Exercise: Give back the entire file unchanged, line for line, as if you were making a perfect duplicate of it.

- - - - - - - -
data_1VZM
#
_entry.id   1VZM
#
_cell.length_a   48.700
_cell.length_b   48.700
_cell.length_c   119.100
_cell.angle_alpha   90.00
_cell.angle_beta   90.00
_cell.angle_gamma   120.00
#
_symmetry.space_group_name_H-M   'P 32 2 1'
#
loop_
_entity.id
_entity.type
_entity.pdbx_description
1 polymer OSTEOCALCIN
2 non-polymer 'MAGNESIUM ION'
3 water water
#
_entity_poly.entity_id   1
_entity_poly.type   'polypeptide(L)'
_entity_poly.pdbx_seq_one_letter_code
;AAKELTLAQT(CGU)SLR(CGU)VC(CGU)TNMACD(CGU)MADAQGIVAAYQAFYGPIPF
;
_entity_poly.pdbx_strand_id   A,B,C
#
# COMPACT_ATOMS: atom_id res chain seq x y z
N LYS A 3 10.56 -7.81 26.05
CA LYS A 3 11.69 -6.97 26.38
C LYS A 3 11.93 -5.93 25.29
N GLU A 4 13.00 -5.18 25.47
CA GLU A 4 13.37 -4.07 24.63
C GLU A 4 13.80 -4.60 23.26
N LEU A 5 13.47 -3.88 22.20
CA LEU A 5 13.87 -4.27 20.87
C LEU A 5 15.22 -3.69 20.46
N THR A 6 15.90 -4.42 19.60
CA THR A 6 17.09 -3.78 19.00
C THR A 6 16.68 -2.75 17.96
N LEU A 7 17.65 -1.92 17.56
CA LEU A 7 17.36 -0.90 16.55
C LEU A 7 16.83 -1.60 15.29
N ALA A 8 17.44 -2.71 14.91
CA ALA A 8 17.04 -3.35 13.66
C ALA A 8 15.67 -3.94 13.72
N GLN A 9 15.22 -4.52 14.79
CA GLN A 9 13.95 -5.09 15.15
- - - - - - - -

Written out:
data_1VZM
#
_entry.id   1VZM
#
_cell.length_a   48.700
_cell.length_b   48.700
_cell.length_c   119.100
_cell.angle_alpha   90.00
_cell.angle_beta   90.00
_cell.angle_gamma   120.00
#
_symmetry.space_group_name_H-M   'P 32 2 1'
#
loop_
_entity.id
_entity.type
_entity.pdbx_description
1 polymer OSTEOCALCIN
2 non-polymer 'MAGNESIUM ION'
3 water water
#
_entity_poly.entity_id   1
_entity_poly.type   'polypeptide(L)'
_entity_poly.pdbx_seq_one_letter_code
;AAKELTLAQT(CGU)SLR(CGU)VC(CGU)TNMACD(CGU)MADAQGIVAAYQAFYGPIPF
;
_entity_poly.pdbx_strand_id   A,B,C
#
# COMPACT_ATOMS: atom_id res chain seq x y z
N LYS A 3 10.56 -7.81 26.05
CA LYS A 3 11.69 -6.97 26.38
C LYS A 3 11.93 -5.93 25.29
N GLU A 4 13.00 -5.18 25.47
CA GLU A 4 13.37 -4.07 24.63
C GLU A 4 13.80 -4.60 23.26
N LEU A 5 13.47 -3.88 22.20
CA LEU A 5 13.87 -4.27 20.87
C LEU A 5 15.22 -3.69 20.46
N THR A 6 15.90 -4.42 19.60
CA THR A 6 17.09 -3.78 19.00
C THR A 6 16.68 -2.75 17.96
N LEU A 7 17.65 -1.92 17.56
CA LEU A 7 17.36 -0.90 16.55
C LEU A 7 16.83 -1.60 15.29
N ALA A 8 17.44 -2.71 14.91
CA ALA A 8 17.04 -3.35 13.66
C ALA A 8 15.67 -3.94 13.72
N GLN A 9 15.22 -4.52 14.79
CA GLN A 9 13.95 -5.09 15.15